Cavaliers end over 50 years of Cleveland sports heartbreak with first NBA championship

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OAKLAND, Calif. — These are the moments that create legends. In Game 7 of the Finals on Sunday night, the Golden State Warriors and Cleveland Cavaliers were tied inside the final minute of one of the great games in the history of the league, on the grandest of stages.

And with one flick of his wrist, Kyrie Irving not only launched himself into the annals of history, but he also smashed a 52-year curse.

Irving’s three-pointer with 53 seconds left lifted the Cavaliers to a 93-89 victory in front of a stunned sellout crowd inside Oracle Arena, ending the city of Cleveland’s 52-year championship drought and making the Cavaliers the first team to recover from a three-games-to-one deficit in NBA Finals history.

“History was made tonight,” Irving said. “This was one for the books. Literally one for the books.”

After Stephen Curry had missed a pull-up three-pointer with 1 minute 14 seconds remaining, Irving found himself isolated on the right side of the court as the shot clock wound down. Irving, the definition of a tough-shot maker, rose up and drained the three — giving Cleveland the lead for good.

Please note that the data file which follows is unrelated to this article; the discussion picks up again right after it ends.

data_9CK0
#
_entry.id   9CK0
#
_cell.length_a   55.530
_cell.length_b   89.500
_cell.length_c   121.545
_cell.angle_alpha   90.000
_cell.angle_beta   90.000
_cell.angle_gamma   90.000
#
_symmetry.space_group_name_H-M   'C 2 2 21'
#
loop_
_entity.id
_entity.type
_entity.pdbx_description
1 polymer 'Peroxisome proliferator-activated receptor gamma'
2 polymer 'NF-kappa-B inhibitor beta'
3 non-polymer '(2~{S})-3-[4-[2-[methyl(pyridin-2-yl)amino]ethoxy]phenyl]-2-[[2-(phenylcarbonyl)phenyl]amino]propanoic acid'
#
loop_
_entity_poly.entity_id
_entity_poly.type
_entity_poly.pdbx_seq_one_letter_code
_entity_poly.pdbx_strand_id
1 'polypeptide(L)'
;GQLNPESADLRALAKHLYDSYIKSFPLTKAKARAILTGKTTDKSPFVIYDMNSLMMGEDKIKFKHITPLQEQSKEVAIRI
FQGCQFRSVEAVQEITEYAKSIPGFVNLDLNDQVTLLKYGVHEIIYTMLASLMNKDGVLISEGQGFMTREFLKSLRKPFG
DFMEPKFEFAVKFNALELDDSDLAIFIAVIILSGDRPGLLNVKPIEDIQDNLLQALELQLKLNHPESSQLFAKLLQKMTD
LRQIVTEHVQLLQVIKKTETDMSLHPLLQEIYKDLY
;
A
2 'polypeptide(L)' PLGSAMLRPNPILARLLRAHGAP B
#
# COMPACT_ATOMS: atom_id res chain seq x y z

Curry — who wound up going 6 for 19, including 4 for 14 from three-point range, for 17 points in an underwhelming performance — then came down and missed another shot with 30.7 seconds to go, sending the ball back to Irving, who finished with 26 points, and the Cavaliers. And after Irving drove to the rim and had his initial shot blocked by Andre Iguodala, he found a cutting LeBron James coming down the lane.

James was fouled hard by Draymond Green, landing hard on his right arm and — at least at first — appearing to be too injured to continue. But he eventually got up and, after missing the first free throw, drained the second to complete a triple-double of 27 points, 11 rebounds and 11 assists along with three blocks — including a ridiculous chase-down block of Iguodala to prevent a go-ahead layup with 1:50 remaining.

James was a unanimous choice for his third Finals MVP, to go along with his third championship, after playing all but 71 seconds of the decisive game. It was the final act James needed to complete the promise he brought to the city when, after being born 40 miles south in Akron, Ohio, he was drafted first overall by the Cavaliers 13 years ago.

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